Assisted living Chapter 420-5-4
Regulations for assisted living were effective in 1991. A task force chaired by the state Department of Public Health was appointed in 1996 and held two meetings. A transcript and comments from task force members were submitted for further action. The Department is now developing significant revisions to the regulations. The primary issues being addressed include aging-in-place, admission/retention criteria and serving people with Alzheimer's disease. Draft revisions will be issued for comment in the Spring and final rules by the Spring of 1999. The State Health Coordinating Committee is also reviewing assisted living. The Committee is interested in covering assisted living under Medicaid and determining the number of nursing facility residents that could be served in an assisted living setting.
The current regulations license three categories of facilities. Congregate assisted living facilities serve 17 or more adults, group assisted living facilities serve 4-16 adults and family assisted living facilities serve 2-3 adults. Since 1992 the number of licensed assisted living facilities has grown from 171 to 207 in 1995 and 261 by March 1998. The number of beds has increased from 3,710 in 1992 to 4,840 in 1995 and 6,222 in 1998.
Assisted living facility "means a permanent building, portion of a building, or group of buildings (not to include mobile homes and trailers) in which room, board, meals, laundry, and assistance with personal care and other services provided are for not less than twenty-four hours in any week to a minimum of two ambulatory adults not related by blood or marriage to the owner and/or administrator."
The regulations do not require separate living and sleeping quarters. Private bedrooms without sitting areas must provide 80 square feet and double rooms 130 square feet. If sitting areas are included, private rooms must be 160 square feet and double rooms 200 square feet. Bath tubs or showers must be available for every eight beds, and lavatories and toilets for every six beds. Lockable doors are permitted.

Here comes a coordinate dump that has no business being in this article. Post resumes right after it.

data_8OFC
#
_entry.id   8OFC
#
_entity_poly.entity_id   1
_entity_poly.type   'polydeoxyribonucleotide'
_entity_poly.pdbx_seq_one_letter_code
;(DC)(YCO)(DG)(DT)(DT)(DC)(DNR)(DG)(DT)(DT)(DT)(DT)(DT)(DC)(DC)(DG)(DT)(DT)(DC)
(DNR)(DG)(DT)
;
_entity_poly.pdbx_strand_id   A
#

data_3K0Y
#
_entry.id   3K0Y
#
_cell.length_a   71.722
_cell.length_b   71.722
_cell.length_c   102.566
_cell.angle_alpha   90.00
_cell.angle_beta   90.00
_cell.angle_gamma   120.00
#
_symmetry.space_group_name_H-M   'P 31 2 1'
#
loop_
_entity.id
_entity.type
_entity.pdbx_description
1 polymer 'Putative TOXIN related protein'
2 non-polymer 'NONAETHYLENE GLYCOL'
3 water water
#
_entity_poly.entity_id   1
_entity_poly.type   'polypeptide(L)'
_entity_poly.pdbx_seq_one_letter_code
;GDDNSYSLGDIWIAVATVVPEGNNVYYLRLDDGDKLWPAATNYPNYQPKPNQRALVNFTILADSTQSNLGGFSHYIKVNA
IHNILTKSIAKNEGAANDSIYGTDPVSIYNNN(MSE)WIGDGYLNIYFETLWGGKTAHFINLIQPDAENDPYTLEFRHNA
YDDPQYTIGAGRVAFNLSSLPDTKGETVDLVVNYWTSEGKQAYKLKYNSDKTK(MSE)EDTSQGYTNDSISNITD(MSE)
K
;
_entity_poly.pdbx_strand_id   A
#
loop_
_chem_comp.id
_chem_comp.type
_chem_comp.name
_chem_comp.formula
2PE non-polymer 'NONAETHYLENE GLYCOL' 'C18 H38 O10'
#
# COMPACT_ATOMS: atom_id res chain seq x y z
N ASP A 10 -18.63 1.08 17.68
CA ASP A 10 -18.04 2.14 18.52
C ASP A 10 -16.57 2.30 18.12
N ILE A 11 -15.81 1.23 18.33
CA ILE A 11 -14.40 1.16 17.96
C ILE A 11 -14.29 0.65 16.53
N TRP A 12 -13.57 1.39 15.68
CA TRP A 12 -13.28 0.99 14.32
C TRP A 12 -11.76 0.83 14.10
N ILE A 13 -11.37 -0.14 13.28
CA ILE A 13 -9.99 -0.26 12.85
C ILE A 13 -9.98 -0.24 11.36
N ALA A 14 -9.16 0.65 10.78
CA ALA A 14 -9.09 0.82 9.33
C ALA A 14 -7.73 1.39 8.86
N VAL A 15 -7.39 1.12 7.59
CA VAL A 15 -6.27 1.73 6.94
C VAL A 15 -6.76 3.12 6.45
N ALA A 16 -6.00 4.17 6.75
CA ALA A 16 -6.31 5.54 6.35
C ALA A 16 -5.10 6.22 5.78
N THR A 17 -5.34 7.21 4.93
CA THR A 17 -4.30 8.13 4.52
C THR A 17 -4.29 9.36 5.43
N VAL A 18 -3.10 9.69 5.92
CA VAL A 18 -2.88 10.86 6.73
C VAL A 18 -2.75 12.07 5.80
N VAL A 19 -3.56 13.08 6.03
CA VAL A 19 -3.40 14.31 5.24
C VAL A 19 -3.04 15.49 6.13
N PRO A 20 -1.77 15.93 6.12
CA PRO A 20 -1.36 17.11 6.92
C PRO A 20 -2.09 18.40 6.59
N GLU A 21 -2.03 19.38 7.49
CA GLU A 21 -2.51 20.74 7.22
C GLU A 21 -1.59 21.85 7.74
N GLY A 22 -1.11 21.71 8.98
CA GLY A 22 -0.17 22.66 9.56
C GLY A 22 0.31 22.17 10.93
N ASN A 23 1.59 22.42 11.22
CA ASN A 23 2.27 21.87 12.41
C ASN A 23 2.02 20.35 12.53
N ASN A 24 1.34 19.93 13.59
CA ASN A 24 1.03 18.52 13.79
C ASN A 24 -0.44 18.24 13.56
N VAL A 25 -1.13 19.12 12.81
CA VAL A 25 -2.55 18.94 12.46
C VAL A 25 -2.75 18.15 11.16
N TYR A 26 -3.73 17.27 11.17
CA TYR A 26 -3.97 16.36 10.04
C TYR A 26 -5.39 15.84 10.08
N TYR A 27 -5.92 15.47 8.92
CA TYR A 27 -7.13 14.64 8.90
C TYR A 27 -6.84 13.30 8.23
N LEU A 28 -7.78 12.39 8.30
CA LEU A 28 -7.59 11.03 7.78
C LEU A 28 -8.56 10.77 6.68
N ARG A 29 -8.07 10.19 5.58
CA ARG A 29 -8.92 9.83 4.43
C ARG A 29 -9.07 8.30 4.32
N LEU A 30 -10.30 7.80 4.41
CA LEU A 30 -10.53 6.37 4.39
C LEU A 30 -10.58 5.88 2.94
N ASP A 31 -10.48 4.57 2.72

The regulations provide that assisted living facilities may serve "ambulatory adults who do not require acute, continuous or extensive medical or nursing care and are not in need of hospital or nursing home care." Facilities may not serve anyone with communicable or infectious disease, chronic health conditions requiring extensive nursing care and/or daily medication supervision, persons requiring daily professional observation or the exercise of professional judgement by staff. People who need assistance from more than one person to evacuate a building, show severe symptoms of senility, or require restraint or treatment for addiction to alcohol or drugs may not be admitted or retained. Evacuation. Residents must be ambulatory on admission either aided or unaided by prosthesis.
Assisted living facilities must provide personal care for bathing, oral hygiene, hair care and nail care. Facilities may provide for general observation and may arrange or assist residents to obtain medical attention or nursing services when needed. Home health may be provided by a certified agency as long as residents do not require hospital or nursing home care.
Other than SSI, no public financing is available for assisted living.
Assistance is limited to reminders, reading container labels to the resident, checking the dosage and opening containers. Licensed nurses are allowed to administer medications for residents who do not require acute, continuous or extensive medical or nursing care.
The regulations require at least one staff member per six residents 24-hours a day and personal care staff to meet the needs of residents.
Administrators must have 6 hours of continuing education annually on state law and rules, identifying and reporting abuse, neglect and exploitation, special needs of the elderly, mentally ill and mentally retarded, basic first aide/CPR training; business management; human resource management and plant management and safety.
Staff must receive core training that includes but is not limited to: basic first aid; CPR; bathing, grooming, handling of the elderly - 16 hours; infection control; resident's rights; and the survey process. CNAs in good standing are exempt.
Facilities are monitored through licensing review and periodic inspections by the Board of Health depending on funding for inspectors.
Licensure fees are $200 plus $5 per bed over 10 beds.